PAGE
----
You may have heard about Collaborative divorce, an option for ending your marriage without litigation. Unfortunately, there are some myths about the process that might give you pause. In this blog post, we talk about some of those myths—and the truths behind them.
Truth: Divorce does not have to be a battle and you don’t have to become adversaries. Your collaborative attorney still advocates for you but won’t attack your spouse. Instead, you, your spouse, and your attorneys work together as a team to resolve the issues related to your separation.
Truth: You are actually more protected in a Collaborative divorce. Besides the protection of your Collaborative attorney, a skilled advocate on your side, there are often a team of other professionals involved who are there to guide and protect you, including a divorce coach, a financial neutral, and a child specialist.
Truth: The judge has hundreds of other cases on his or her docket and is largely annoyed that you and your spouse couldn’t reach an agreement and are taking up valuable time in the judge’s courtroom. After a gut-wrenching trial, the judge may not rule in your favor. In a Collaborative divorce, you and your spouse control the outcome. Nothing happens without your agreement.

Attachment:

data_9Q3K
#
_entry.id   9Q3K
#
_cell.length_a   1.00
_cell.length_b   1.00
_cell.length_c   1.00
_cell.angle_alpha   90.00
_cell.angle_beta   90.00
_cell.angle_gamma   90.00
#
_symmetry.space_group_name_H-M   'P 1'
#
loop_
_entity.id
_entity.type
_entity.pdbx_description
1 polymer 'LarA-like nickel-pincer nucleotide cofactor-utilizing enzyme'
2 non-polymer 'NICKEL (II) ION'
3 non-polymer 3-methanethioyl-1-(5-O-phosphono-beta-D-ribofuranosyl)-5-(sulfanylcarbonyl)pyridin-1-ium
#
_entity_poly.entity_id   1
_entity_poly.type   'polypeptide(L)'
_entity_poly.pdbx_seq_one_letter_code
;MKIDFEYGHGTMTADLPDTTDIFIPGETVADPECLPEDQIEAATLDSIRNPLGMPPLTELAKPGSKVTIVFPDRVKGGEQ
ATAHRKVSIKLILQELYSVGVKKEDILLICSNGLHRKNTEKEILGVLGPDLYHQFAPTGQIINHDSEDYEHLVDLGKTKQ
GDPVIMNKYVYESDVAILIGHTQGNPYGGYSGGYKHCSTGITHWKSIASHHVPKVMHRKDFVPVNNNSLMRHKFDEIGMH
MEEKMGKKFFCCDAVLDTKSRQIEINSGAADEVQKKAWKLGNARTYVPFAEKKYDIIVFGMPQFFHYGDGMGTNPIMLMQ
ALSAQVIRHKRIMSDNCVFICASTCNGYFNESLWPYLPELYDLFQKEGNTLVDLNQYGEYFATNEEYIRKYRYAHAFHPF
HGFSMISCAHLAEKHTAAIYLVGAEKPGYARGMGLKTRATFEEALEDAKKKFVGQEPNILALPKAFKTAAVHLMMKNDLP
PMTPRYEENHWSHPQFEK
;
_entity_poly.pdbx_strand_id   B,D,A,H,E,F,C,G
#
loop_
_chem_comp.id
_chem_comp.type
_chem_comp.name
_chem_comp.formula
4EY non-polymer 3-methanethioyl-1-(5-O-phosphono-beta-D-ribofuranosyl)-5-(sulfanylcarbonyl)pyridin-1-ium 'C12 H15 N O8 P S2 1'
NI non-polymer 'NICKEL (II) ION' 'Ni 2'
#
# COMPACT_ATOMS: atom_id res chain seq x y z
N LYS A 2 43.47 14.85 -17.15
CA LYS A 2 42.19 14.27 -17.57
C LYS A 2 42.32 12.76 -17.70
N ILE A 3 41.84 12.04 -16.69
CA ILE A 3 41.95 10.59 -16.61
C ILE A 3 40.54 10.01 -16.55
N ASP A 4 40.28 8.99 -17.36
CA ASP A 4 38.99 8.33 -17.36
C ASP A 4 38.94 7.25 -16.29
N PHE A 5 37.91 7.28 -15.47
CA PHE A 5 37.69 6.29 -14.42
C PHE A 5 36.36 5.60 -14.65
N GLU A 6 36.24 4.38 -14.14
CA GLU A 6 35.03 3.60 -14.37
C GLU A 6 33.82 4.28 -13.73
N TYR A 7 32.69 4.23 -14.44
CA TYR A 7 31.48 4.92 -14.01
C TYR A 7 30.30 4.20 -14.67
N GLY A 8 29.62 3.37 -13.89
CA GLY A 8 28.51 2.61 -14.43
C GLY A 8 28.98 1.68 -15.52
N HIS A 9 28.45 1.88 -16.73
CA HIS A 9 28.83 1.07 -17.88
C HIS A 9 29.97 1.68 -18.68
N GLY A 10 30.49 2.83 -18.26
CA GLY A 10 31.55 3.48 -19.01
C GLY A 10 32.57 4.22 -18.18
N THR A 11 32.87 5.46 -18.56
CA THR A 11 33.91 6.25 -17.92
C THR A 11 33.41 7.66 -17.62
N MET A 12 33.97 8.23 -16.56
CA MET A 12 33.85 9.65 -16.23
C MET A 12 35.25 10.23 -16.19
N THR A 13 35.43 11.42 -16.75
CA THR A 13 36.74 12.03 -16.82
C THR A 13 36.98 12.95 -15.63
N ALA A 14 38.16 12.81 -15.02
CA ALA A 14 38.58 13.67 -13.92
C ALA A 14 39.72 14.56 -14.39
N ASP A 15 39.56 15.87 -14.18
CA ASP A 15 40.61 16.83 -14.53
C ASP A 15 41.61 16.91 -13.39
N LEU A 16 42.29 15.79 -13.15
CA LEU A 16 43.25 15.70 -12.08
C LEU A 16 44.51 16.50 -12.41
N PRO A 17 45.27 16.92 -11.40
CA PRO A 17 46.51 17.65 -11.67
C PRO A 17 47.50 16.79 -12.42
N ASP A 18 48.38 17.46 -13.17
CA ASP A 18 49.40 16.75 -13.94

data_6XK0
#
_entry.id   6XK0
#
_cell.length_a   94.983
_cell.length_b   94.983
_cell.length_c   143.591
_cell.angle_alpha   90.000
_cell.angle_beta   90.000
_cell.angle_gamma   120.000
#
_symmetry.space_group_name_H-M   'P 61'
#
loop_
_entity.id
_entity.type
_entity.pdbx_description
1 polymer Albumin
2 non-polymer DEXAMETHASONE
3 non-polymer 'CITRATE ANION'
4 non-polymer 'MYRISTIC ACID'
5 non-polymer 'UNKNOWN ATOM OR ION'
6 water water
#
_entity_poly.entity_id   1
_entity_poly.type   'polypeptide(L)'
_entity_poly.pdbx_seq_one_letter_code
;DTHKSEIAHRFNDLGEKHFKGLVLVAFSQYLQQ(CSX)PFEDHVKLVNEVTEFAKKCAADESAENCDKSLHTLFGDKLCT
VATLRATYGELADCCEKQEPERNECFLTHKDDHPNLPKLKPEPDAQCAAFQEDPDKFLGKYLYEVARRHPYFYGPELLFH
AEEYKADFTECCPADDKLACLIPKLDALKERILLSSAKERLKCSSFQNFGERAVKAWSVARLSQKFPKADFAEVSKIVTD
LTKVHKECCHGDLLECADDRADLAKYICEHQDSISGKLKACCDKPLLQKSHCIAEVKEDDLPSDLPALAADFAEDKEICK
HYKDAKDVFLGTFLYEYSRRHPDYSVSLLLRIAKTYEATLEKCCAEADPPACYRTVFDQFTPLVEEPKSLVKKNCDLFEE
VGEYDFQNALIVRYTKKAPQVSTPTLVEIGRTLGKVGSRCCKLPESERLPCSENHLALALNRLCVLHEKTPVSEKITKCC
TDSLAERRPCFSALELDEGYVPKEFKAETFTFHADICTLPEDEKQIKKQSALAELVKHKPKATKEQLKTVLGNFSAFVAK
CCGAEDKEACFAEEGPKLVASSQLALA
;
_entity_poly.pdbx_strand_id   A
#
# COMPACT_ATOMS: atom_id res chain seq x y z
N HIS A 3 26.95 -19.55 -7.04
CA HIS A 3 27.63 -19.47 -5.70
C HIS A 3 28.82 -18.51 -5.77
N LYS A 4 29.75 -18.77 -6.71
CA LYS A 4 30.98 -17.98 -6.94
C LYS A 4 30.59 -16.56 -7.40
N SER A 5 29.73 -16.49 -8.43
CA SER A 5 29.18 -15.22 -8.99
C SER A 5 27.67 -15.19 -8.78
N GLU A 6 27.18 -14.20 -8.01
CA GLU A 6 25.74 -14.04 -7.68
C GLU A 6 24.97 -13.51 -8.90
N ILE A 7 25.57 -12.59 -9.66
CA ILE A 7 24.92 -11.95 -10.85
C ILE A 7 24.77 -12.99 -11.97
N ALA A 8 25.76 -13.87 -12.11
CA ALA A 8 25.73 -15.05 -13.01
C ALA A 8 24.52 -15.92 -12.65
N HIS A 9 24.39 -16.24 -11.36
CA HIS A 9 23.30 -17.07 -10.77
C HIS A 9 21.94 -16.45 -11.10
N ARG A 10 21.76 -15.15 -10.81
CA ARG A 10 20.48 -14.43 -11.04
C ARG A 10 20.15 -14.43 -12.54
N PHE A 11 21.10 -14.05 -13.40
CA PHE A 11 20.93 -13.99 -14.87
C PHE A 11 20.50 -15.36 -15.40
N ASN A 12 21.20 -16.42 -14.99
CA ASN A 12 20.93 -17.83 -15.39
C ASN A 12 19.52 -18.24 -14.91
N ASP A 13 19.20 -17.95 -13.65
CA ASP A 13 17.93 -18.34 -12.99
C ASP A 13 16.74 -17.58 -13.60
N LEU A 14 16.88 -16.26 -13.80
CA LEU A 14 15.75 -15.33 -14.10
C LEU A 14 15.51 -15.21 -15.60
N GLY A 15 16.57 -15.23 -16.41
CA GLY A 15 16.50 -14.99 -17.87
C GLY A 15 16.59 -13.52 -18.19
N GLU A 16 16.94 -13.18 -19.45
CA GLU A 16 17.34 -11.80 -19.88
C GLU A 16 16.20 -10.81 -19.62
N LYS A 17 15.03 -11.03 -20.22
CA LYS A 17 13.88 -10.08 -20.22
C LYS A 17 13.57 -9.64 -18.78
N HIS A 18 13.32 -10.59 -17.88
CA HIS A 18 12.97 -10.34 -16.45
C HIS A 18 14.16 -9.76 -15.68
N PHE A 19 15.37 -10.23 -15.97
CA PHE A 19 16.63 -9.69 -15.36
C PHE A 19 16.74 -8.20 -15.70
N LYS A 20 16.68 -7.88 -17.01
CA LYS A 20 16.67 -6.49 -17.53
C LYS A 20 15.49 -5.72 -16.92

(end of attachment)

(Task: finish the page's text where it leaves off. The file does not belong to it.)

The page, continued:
Truth: Some attorneys speak poorly of the Collaborative process either because they don’t understand it, don’t want to do it, or have tried to handle a collaborative case and failed. Many litigation attorneys say they can also be “collaborative” in their negotiations but haven’t really bought into the concept of interest-based negotiation. The large majority of Collaborative cases successfully resolve without court intervention.
Truth: To be considered a Collaborative divorce, both spouses and both attorneys must sign an agreement that if the case goes to court, both attorneys must withdraw. Without this key agreement, the case is not Collaborative. Beware of attorneys who try to convince you otherwise.